3 years ago
A 20 year old thread... and yet still a good question.
A "good machinist" should be able to take a drawing of something he's never made before and figure out how to make it accurately without making too much scrap - and after figuring it out, repeat it.
On 12/19/2019 12:47 PM, Clare Snyder wrote:> On Thu, 19 Dec 201907:23:02 -0700, Bob La Londe email@example.com > wrote: >
How about those of us who work from pencil scrawlings on a scrap of paper and often have questions for clarification met with "like that other thing I didn't send you an image of" and "you know what I mean" instead of actual answers. Or worse, "I just want it ultra realistic and it has to be 'exactly' perfect." If its in a verbal conversation their pitch almost always changes when they say the word exactly.
Often my response to customers is, "I have no way of seeing the pretty picture in your head. Please draw a picture. Even if its not very good." Some are amazingly bad. The ones that kill me are the guys who struggle to draw a marginally circular image who then proceed to tackle a detailed perspective drawing. I have to applaud the effort. I would love to own some of those images. I'd frame them and put on a modern art exhibit. Picasso would be bewildered. Sometimes I really wish I could see it the same way they do. That's the market I picked though.
The mark of a good "machinist" is one who can make the exact gizmo the client wants, given only the rough functional requirements - even when the client hasn't got a CLUE what he wants it to do - - - - -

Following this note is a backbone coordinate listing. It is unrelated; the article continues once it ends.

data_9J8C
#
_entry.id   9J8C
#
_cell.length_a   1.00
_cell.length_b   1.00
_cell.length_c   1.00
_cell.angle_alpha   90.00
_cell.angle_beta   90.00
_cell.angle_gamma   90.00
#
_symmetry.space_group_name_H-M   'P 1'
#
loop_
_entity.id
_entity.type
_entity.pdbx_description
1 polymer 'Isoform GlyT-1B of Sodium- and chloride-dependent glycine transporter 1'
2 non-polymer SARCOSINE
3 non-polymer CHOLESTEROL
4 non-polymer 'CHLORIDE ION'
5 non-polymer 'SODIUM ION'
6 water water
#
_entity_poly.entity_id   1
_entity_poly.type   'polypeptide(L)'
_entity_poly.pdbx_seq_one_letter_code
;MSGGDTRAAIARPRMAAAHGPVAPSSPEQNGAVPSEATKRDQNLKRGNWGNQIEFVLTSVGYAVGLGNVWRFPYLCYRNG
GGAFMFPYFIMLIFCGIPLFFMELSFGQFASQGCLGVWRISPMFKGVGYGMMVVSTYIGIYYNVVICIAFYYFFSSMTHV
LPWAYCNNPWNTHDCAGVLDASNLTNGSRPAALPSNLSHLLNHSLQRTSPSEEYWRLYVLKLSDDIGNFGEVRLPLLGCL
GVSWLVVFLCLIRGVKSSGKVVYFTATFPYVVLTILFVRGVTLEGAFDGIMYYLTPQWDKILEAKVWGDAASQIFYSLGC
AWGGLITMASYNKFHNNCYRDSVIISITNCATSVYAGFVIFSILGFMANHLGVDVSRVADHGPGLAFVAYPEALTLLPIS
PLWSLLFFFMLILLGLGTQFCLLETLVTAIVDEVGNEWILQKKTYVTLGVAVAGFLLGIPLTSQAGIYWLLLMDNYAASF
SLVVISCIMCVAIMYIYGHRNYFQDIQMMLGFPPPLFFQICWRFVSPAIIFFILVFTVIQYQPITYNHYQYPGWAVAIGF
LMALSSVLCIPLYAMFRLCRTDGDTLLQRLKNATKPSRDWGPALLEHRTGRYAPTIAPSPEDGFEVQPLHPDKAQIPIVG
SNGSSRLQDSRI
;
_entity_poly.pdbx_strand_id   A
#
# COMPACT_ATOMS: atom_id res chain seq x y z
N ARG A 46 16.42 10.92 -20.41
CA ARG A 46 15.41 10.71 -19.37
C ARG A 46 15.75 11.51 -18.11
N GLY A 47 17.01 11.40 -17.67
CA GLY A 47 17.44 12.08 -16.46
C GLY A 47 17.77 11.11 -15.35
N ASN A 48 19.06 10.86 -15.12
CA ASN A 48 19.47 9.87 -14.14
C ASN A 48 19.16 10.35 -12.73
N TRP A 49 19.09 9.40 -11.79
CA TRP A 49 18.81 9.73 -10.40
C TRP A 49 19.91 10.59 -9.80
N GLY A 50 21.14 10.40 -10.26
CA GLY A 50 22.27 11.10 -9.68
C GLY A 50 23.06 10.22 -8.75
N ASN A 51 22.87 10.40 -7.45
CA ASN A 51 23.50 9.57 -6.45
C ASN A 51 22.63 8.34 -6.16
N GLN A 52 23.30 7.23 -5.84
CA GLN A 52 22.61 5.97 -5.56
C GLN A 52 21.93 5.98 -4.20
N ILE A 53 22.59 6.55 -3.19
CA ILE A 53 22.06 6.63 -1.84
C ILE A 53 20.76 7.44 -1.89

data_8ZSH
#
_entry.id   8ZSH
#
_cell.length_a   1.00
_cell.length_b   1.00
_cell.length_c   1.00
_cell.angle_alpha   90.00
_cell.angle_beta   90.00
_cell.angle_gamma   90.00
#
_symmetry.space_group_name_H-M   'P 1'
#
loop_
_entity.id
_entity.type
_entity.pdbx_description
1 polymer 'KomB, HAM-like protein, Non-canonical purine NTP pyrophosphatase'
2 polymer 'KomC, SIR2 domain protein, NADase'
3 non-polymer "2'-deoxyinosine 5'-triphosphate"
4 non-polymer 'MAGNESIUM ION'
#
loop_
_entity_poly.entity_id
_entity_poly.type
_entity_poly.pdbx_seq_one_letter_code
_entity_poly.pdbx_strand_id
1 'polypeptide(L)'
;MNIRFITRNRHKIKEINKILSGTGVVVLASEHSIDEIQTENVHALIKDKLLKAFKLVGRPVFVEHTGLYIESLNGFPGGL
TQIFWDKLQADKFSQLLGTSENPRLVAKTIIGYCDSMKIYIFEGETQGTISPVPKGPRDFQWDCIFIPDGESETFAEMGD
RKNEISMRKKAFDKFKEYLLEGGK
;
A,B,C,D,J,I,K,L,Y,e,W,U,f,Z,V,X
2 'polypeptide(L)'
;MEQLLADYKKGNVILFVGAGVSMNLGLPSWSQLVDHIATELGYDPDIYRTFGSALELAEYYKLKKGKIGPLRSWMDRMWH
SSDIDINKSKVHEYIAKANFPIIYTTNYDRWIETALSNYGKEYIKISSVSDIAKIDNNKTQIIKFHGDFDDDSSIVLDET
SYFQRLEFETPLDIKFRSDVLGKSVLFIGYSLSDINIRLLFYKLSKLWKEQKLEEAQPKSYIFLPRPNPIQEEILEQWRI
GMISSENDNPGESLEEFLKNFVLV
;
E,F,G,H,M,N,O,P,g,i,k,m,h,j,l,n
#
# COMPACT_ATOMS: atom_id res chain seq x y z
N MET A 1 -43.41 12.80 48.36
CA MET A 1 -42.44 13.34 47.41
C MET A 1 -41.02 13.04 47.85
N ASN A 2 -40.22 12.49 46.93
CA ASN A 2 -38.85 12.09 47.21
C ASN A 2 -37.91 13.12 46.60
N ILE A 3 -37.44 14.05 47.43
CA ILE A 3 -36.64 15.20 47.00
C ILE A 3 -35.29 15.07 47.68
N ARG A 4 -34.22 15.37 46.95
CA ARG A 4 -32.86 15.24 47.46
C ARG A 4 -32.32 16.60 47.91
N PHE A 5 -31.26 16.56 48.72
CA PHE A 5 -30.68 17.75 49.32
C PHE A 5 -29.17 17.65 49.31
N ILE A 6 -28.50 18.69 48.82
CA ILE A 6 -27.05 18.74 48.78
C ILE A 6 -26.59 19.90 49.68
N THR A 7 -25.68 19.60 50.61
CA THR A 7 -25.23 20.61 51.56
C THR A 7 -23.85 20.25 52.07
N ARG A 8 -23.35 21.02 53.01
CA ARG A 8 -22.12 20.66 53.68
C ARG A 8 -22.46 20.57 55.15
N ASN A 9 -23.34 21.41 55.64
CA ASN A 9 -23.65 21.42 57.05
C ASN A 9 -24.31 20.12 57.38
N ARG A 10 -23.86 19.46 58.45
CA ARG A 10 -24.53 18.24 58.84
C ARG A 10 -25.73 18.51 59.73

Exactly the same as the mark of a good "computer programmer"
"It's a (black) art - not a science!!"
Thanks Bob for sharing this insight into your world :-) It's brilliant. the mind's eye sees these scenes vividly, the way you conjure it up. Best wishes.
I tried to learn drafting and machining well enough to not be that guy, with the result that the electrical engineers simply handed me the mechanical problem to solve as I saw fit.
It still helped if an experienced machinist could suggest changes to make the parts easier, faster and cheaper to produce, though that's really a production engineer rather than a machinist task.
Aound here the small job shops are used to working with Lockheed / BAE and are good at (if not always happy about) dealing with engineers.
"Jim Wilkins" firstname.lastname@example.org on Sat, 21 Dec 2019 07:45:20
-0500 typed in rec.crafts.metalworking the following:
I retrained as a CAD guy. I remember a two part assignment: design the casting, then design resulting part. I thought "If I make the casting suchly, then holding it for the machining will be easier." And transferring "the sketch" to the drawing I said "I can make that" meaning all the info I need is there. Except for the note about the material, forgot that. Oops.
Yes, let them choose the alloy that gives them the best results and then send a revised print.
When I talked to circuit board makers before sending out a quote package they often would tell me they'd make the board differently depending on their equipment and supplies on hand, so I had to adjust the quote to fit all of them by removing some specs and relying on past experience with their quality. For these RF circuits the signal trace impedances were determined by my line widths and their inner plane spacings and insulation dielectric constants.
Throughout the 70's and 80's I watched them improve from loose commercial to demanding mil-spec standards and process control for all their products. Everything else benefited from their ability to make circuit boards for defense contractors whose tech was 20 years ahead of civilian applications.